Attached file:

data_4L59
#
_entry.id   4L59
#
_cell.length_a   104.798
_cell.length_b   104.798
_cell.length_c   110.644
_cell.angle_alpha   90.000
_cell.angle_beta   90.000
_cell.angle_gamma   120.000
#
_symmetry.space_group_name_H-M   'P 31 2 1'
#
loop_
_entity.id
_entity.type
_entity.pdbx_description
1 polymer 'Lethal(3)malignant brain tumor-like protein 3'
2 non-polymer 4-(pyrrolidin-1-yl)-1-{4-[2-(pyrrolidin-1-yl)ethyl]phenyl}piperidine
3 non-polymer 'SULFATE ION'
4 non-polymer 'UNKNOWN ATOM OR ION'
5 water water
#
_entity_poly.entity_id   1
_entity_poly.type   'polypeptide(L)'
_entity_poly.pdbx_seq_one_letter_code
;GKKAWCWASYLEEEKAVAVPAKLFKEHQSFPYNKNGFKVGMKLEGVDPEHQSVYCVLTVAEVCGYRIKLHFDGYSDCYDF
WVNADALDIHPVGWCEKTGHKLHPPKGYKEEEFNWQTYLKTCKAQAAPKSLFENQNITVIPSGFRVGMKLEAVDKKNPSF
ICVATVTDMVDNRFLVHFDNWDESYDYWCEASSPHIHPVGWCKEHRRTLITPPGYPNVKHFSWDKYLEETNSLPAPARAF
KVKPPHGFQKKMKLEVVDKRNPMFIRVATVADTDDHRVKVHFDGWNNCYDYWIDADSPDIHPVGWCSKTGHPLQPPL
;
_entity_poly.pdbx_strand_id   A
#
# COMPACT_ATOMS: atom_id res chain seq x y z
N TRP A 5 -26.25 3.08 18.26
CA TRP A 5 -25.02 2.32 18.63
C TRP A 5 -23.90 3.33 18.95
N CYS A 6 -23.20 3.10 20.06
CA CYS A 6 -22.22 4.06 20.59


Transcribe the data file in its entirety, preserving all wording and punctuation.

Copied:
data_4L59
#
_entry.id   4L59
#
_cell.length_a   104.798
_cell.length_b   104.798
_cell.length_c   110.644
_cell.angle_alpha   90.000
_cell.angle_beta   90.000
_cell.angle_gamma   120.000
#
_symmetry.space_group_name_H-M   'P 31 2 1'
#
loop_
_entity.id
_entity.type
_entity.pdbx_description
1 polymer 'Lethal(3)malignant brain tumor-like protein 3'
2 non-polymer 4-(pyrrolidin-1-yl)-1-{4-[2-(pyrrolidin-1-yl)ethyl]phenyl}piperidine
3 non-polymer 'SULFATE ION'
4 non-polymer 'UNKNOWN ATOM OR ION'
5 water water
#
_entity_poly.entity_id   1
_entity_poly.type   'polypeptide(L)'
_entity_poly.pdbx_seq_one_letter_code
;GKKAWCWASYLEEEKAVAVPAKLFKEHQSFPYNKNGFKVGMKLEGVDPEHQSVYCVLTVAEVCGYRIKLHFDGYSDCYDF
WVNADALDIHPVGWCEKTGHKLHPPKGYKEEEFNWQTYLKTCKAQAAPKSLFENQNITVIPSGFRVGMKLEAVDKKNPSF
ICVATVTDMVDNRFLVHFDNWDESYDYWCEASSPHIHPVGWCKEHRRTLITPPGYPNVKHFSWDKYLEETNSLPAPARAF
KVKPPHGFQKKMKLEVVDKRNPMFIRVATVADTDDHRVKVHFDGWNNCYDYWIDADSPDIHPVGWCSKTGHPLQPPL
;
_entity_poly.pdbx_strand_id   A
#
# COMPACT_ATOMS: atom_id res chain seq x y z
N TRP A 5 -26.25 3.08 18.26
CA TRP A 5 -25.02 2.32 18.63
C TRP A 5 -23.90 3.33 18.95
N CYS A 6 -23.20 3.10 20.06
CA CYS A 6 -22.22 4.06 20.59